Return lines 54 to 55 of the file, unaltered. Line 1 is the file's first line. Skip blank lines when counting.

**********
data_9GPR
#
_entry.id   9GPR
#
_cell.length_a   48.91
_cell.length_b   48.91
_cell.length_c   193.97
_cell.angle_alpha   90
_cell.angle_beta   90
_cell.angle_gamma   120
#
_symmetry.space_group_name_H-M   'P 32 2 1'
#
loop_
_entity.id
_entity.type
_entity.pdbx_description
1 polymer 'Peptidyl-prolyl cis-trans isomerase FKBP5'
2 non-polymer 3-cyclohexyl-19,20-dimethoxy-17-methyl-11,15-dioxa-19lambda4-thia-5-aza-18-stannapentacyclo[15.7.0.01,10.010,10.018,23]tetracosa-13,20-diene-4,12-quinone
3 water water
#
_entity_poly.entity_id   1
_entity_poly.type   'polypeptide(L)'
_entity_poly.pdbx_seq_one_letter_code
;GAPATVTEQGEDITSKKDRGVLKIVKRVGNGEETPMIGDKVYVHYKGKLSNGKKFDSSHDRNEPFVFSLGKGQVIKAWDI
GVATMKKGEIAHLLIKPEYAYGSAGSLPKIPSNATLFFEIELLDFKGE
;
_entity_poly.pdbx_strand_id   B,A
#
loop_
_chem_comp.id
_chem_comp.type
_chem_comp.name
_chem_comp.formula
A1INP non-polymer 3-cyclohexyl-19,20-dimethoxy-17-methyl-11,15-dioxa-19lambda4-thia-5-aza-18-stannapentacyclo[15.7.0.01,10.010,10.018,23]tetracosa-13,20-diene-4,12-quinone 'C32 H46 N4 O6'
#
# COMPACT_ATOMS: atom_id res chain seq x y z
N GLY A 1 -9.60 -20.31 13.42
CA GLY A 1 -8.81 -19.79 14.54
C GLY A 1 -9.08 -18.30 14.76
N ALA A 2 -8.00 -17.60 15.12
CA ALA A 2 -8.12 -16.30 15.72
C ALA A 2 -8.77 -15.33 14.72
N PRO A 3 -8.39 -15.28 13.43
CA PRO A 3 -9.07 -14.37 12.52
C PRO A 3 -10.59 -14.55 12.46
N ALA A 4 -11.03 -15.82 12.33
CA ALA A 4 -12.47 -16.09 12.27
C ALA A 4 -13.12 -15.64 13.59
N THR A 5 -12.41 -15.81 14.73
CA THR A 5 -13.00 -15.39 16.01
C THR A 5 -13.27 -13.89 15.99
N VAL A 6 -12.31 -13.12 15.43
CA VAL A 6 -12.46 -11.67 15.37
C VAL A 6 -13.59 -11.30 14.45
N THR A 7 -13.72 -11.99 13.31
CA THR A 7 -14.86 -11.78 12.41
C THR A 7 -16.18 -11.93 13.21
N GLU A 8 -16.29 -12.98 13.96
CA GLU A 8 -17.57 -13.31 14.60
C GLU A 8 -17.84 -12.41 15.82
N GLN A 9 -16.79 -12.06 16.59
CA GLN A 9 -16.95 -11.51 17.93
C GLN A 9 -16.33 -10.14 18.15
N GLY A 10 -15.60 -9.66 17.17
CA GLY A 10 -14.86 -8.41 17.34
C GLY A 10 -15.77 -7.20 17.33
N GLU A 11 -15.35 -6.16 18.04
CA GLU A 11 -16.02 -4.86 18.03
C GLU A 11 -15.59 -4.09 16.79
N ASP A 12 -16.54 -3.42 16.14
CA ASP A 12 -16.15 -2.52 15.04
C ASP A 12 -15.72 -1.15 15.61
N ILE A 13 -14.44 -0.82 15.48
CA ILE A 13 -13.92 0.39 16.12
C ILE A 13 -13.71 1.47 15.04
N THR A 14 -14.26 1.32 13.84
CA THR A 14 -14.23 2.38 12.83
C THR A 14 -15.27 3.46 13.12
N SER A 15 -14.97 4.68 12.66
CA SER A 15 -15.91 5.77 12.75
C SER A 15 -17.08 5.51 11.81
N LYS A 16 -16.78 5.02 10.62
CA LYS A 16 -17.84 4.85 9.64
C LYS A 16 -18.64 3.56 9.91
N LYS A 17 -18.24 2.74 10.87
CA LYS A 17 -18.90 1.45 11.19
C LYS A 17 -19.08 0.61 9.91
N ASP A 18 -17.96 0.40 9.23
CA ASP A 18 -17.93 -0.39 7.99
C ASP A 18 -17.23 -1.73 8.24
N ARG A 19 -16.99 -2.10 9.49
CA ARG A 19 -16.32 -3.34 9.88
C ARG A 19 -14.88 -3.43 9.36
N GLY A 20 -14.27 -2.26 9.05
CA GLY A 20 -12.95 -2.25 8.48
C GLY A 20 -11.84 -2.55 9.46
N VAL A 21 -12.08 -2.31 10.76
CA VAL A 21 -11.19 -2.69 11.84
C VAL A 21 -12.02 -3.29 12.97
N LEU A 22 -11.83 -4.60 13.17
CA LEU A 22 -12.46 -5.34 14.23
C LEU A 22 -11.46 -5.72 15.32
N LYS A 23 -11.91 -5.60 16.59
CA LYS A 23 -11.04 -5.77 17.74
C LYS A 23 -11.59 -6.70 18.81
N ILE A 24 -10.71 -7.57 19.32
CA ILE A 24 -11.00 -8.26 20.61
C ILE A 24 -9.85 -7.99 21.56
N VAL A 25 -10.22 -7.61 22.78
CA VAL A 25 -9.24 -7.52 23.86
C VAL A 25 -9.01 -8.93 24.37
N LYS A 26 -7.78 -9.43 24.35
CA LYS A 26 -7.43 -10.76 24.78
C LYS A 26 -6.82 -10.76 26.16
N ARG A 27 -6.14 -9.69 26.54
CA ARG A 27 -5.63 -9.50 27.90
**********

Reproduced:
CA VAL A 6 -12.46 -11.67 15.37
C VAL A 6 -13.59 -11.30 14.45